I must express concern when we have a piece of legislation that seems to ignore that fact and does not seem to recognize that a vast majority of farmers and ranchers do an absolutely wonderful job. The last thing they would want to do is to inflict any kind of pain on their animals or to allow pain to be inflicted on them. Yet farmers and ranchers once again have to defend themselves against a piece of legislation put forth by the government. Bill C-17 could interfere in the way they look after their animals. That is a concern.
I am going to read from some documents. The first is from the county of Vermilion River No. 24. That county is very close to where I live in east central Alberta. The area has a very large number of cattle and other farm animals. Enough farmers and others have talked to the councillors about this legislation that they have taken the time to write to the minister about this issue. I was at meetings with the council on a couple of occasions where this issue was brought to my attention. I brought it to the attention of our caucus and members of other parties as well.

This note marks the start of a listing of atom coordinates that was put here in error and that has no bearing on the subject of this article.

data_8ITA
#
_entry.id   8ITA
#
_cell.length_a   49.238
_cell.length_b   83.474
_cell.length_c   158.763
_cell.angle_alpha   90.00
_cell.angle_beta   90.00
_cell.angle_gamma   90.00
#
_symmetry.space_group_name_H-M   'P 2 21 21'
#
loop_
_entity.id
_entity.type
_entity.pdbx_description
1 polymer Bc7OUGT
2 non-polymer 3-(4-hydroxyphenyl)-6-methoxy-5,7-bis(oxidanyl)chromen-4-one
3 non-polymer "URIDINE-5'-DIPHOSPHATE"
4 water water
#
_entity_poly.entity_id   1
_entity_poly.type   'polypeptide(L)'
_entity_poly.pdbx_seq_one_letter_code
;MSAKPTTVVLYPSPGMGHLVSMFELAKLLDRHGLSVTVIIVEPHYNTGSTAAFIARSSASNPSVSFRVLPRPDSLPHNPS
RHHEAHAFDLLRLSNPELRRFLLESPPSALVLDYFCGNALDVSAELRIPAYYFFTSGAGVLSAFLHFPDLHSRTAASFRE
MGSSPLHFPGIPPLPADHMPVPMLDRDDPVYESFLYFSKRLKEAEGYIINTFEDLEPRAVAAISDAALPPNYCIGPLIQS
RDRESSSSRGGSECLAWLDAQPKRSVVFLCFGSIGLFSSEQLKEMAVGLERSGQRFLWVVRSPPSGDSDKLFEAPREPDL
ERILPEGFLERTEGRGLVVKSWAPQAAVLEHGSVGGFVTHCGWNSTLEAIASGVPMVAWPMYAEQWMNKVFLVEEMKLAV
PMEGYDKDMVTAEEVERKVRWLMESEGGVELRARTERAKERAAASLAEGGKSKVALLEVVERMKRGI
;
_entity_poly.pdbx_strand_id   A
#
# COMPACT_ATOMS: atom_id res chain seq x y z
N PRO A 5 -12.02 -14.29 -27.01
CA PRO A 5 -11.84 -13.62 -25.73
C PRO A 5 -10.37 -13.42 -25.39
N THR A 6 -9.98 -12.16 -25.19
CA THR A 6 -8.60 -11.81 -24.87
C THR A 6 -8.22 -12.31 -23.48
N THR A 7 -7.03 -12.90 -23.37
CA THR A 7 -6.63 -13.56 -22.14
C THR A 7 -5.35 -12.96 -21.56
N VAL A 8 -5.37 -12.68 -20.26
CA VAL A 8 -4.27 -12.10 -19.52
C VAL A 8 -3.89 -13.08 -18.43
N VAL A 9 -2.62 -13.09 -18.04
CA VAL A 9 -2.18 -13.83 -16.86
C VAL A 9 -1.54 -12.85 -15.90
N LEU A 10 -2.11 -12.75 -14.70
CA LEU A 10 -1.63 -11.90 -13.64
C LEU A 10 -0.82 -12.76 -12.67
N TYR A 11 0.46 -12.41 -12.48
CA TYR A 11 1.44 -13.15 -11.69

I am going to read the short letter from the county of Vermilion River to explain where it is coming from on this issue. It reads: “The County of Vermilion River No. 24 Agriculture Service Board recently reviewed the proposed changes to Bill C-17, under section 182 animal cruelty provisions. The Agriculture Service Board understands that the intent of the changes of Bill C-17 is not to alter the animal care practices currently being used by livestock producers throughout Canada. Presently livestock producers operate lawfully under a vast array of federal and provincial laws, regulations and voluntary codes of conduct. The County of Vermilion River No. 24 Agriculture Service Board does not condone the mistreatment of animals. However, the current wording of C-17 could put livestock producers involved in legitimate and lawful livestock production at serious risk of criminal prosecution. The County of Vermilion River No. 24 Agriculture Service Board would ask that amendments be made to Bill C-17 which would ensure the protection of law-abiding livestock producers from unfair criminal prosecution. The livelihoods of Canadian livestock producers are at stake”.